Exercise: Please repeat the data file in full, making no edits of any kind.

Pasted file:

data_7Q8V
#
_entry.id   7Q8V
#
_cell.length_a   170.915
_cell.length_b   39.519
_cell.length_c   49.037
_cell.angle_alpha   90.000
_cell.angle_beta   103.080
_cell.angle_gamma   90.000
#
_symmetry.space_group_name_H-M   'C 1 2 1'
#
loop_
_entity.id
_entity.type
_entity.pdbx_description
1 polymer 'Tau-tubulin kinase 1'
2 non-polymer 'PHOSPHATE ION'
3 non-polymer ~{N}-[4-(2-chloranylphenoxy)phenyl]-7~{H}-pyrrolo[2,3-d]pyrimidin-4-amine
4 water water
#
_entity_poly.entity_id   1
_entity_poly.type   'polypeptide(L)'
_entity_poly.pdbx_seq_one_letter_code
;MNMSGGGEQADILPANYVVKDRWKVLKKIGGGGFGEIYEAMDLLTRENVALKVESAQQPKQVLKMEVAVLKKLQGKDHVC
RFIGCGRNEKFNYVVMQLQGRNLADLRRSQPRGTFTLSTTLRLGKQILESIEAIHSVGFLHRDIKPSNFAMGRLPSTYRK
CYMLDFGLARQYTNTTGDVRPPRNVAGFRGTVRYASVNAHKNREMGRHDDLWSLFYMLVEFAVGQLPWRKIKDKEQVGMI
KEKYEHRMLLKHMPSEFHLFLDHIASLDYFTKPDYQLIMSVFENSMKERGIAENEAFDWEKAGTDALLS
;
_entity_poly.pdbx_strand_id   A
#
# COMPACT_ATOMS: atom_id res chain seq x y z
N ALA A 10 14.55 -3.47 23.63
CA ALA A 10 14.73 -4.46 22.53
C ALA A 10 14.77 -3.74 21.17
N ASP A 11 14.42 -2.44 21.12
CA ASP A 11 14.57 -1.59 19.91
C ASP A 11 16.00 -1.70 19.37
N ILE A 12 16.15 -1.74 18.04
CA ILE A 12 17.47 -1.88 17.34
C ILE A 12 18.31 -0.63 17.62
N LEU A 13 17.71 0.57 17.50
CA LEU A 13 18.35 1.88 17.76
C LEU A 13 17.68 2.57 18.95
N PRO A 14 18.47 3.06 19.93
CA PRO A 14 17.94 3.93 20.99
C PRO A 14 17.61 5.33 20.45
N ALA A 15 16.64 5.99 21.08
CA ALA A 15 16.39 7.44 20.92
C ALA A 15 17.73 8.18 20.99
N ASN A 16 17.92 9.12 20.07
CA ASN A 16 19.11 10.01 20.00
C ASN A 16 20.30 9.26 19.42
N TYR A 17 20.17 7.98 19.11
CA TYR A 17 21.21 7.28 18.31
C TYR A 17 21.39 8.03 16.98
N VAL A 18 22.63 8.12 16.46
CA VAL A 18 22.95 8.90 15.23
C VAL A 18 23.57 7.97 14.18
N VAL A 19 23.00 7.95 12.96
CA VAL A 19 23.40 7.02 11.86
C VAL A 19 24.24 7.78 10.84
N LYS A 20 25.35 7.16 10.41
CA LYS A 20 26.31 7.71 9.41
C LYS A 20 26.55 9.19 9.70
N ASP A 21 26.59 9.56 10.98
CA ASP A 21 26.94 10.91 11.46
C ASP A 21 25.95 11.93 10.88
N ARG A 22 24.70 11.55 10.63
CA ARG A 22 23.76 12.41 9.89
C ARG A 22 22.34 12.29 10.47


data_7Q8V
#
_entry.id   7Q8V
#
_cell.length_a   170.915
_cell.length_b   39.519
_cell.length_c   49.037
_cell.angle_alpha   90.000
_cell.angle_beta   103.080
_cell.angle_gamma   90.000
#
_symmetry.space_group_name_H-M   'C 1 2 1'
#
loop_
_entity.id
_entity.type
_entity.pdbx_description
1 polymer 'Tau-tubulin kinase 1'
2 non-polymer 'PHOSPHATE ION'
3 non-polymer ~{N}-[4-(2-chloranylphenoxy)phenyl]-7~{H}-pyrrolo[2,3-d]pyrimidin-4-amine
4 water water
#
_entity_poly.entity_id   1
_entity_poly.type   'polypeptide(L)'
_entity_poly.pdbx_seq_one_letter_code
;MNMSGGGEQADILPANYVVKDRWKVLKKIGGGGFGEIYEAMDLLTRENVALKVESAQQPKQVLKMEVAVLKKLQGKDHVC
RFIGCGRNEKFNYVVMQLQGRNLADLRRSQPRGTFTLSTTLRLGKQILESIEAIHSVGFLHRDIKPSNFAMGRLPSTYRK
CYMLDFGLARQYTNTTGDVRPPRNVAGFRGTVRYASVNAHKNREMGRHDDLWSLFYMLVEFAVGQLPWRKIKDKEQVGMI
KEKYEHRMLLKHMPSEFHLFLDHIASLDYFTKPDYQLIMSVFENSMKERGIAENEAFDWEKAGTDALLS
;
_entity_poly.pdbx_strand_id   A
#
# COMPACT_ATOMS: atom_id res chain seq x y z
N ALA A 10 14.55 -3.47 23.63
CA ALA A 10 14.73 -4.46 22.53
C ALA A 10 14.77 -3.74 21.17
N ASP A 11 14.42 -2.44 21.12
CA ASP A 11 14.57 -1.59 19.91
C ASP A 11 16.00 -1.70 19.37
N ILE A 12 16.15 -1.74 18.04
CA ILE A 12 17.47 -1.88 17.34
C ILE A 12 18.31 -0.63 17.62
N LEU A 13 17.71 0.57 17.50
CA LEU A 13 18.35 1.88 17.76
C LEU A 13 17.68 2.57 18.95
N PRO A 14 18.47 3.06 19.93
CA PRO A 14 17.94 3.93 20.99
C PRO A 14 17.61 5.33 20.45
N ALA A 15 16.64 5.99 21.08
CA ALA A 15 16.39 7.44 20.92
C ALA A 15 17.73 8.18 20.99
N ASN A 16 17.92 9.12 20.07
CA ASN A 16 19.11 10.01 20.00
C ASN A 16 20.30 9.26 19.42
N TYR A 17 20.17 7.98 19.11
CA TYR A 17 21.21 7.28 18.31
C TYR A 17 21.39 8.03 16.98
N VAL A 18 22.63 8.12 16.46
CA VAL A 18 22.95 8.90 15.23
C VAL A 18 23.57 7.97 14.18
N VAL A 19 23.00 7.95 12.96
CA VAL A 19 23.40 7.02 11.86
C VAL A 19 24.24 7.78 10.84
N LYS A 20 25.35 7.16 10.41
CA LYS A 20 26.31 7.71 9.41
C LYS A 20 26.55 9.19 9.70
N ASP A 21 26.59 9.56 10.98
CA ASP A 21 26.94 10.91 11.46
C ASP A 21 25.95 11.93 10.88
N ARG A 22 24.70 11.55 10.63
CA ARG A 22 23.76 12.41 9.89
C ARG A 22 22.34 12.29 10.47